The minister was grateful to get some tips on his backhand and freely admitted: “My tennis isn’t very good.”
The huge fund is made up of cash seized by police from criminals and will be distributed over the next two years to support athletics, badminton, hockey, squash and tennis programmes for young people.
Speaking at the Craiglockhart Tennis Centre in Edinburgh, Mr MacAskill said: “This is part of the Cashback to Communities initiative which takes the profits from crime and puts the money back into the communities affected.
“We’ve funded football, rugby and basketball but we also want to make sure we fund other sports.”
“We want kids to be capable of being all they can be. “
“Kids who might not otherwise have the opportunity will get the chance to play squash or badminton or hockey.”
“Scotland is football daft, I’m football daft myself, but it shouldn’t be to the exclusion of other sports.”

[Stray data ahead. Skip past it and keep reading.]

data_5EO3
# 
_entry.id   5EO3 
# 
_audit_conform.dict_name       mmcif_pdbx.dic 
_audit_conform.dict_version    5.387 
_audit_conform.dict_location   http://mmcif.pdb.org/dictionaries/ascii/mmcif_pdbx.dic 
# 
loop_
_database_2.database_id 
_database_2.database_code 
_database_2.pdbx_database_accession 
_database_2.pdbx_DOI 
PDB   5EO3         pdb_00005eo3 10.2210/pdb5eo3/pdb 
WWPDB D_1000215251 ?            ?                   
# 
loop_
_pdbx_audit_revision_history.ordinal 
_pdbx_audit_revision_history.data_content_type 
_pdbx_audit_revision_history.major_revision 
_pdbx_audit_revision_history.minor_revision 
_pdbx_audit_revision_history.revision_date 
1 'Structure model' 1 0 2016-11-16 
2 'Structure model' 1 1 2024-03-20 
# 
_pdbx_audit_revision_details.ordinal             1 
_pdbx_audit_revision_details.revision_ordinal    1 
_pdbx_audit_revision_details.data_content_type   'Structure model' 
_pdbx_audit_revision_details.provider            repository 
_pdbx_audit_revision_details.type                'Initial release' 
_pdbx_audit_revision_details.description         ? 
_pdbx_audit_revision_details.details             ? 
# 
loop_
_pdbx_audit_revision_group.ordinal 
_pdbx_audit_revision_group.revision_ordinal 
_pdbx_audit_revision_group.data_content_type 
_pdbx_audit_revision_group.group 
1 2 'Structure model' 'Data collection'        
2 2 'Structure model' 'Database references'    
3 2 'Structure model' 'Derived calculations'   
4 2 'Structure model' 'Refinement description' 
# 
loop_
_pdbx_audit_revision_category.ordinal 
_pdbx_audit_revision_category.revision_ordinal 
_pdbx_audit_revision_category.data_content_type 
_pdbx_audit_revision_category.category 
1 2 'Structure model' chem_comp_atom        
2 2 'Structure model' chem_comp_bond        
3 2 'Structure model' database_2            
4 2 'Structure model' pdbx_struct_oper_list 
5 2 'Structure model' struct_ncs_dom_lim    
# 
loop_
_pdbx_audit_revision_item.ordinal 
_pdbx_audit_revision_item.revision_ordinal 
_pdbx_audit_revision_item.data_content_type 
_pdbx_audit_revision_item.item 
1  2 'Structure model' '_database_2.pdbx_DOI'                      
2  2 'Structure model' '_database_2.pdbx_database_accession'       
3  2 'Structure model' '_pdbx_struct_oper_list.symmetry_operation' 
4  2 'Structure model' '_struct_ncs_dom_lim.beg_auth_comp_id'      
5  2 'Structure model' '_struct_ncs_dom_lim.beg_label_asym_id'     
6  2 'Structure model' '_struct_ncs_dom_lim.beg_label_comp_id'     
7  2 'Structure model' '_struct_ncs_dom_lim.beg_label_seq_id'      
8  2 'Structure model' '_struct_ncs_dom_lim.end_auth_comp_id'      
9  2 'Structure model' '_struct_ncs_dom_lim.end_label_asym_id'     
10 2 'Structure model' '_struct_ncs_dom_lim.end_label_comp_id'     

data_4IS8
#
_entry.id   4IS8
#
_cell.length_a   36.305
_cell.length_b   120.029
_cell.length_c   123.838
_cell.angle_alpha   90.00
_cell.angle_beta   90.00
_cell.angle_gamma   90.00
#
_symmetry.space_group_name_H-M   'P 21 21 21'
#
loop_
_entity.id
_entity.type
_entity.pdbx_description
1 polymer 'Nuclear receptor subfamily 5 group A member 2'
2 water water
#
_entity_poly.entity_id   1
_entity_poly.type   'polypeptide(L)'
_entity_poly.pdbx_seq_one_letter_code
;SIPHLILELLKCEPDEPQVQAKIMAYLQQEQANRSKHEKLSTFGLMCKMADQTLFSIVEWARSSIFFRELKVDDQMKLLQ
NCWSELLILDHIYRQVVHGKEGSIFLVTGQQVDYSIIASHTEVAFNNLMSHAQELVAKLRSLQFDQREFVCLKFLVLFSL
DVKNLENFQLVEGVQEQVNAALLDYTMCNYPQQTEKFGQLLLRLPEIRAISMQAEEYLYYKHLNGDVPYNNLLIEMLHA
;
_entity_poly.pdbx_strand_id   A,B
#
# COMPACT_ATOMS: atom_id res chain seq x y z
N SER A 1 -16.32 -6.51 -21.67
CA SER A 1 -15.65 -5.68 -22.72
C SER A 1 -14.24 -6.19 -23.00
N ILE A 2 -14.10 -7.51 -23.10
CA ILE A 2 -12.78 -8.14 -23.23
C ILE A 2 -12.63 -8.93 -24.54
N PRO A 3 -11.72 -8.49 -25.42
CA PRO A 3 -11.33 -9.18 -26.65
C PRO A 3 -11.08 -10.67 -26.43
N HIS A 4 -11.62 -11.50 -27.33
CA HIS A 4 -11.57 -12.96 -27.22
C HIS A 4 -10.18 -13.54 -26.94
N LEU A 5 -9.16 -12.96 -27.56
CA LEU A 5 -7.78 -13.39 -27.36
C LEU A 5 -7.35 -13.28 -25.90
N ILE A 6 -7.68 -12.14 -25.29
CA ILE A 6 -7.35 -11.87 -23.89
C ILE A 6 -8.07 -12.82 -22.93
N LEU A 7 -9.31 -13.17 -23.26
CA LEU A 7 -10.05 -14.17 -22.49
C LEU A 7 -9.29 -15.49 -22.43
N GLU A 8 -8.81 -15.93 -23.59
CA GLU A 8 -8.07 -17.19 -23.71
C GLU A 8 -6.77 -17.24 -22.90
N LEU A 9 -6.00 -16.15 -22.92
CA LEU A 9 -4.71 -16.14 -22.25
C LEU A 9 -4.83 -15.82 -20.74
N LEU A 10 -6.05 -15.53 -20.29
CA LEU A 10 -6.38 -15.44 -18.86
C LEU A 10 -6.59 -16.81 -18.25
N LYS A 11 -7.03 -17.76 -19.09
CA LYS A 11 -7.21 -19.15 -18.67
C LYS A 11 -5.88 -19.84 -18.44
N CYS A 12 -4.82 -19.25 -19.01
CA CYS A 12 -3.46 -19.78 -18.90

“We want kids for all parts of Scotland to be able to participate in things to keep them out of mischief and what better way to fund than from those who have been causing misery.”
The Scottish Government has pledged to invest £17m from the Cashback to Communities fund to help young people.
Also on hand to show support was Scottish National Squash champion Lisa Aitken from Montrose.
Lisa, 20, is waiting to hear whether she will feature in the Scottish squad for the Commonwealth Games in Delhi in October.
She said: “Sports Scotland won’t announce the team until August, but in the mean time I just need to train as if I have been selected.
“It will set me up well for the start of the season anyway.”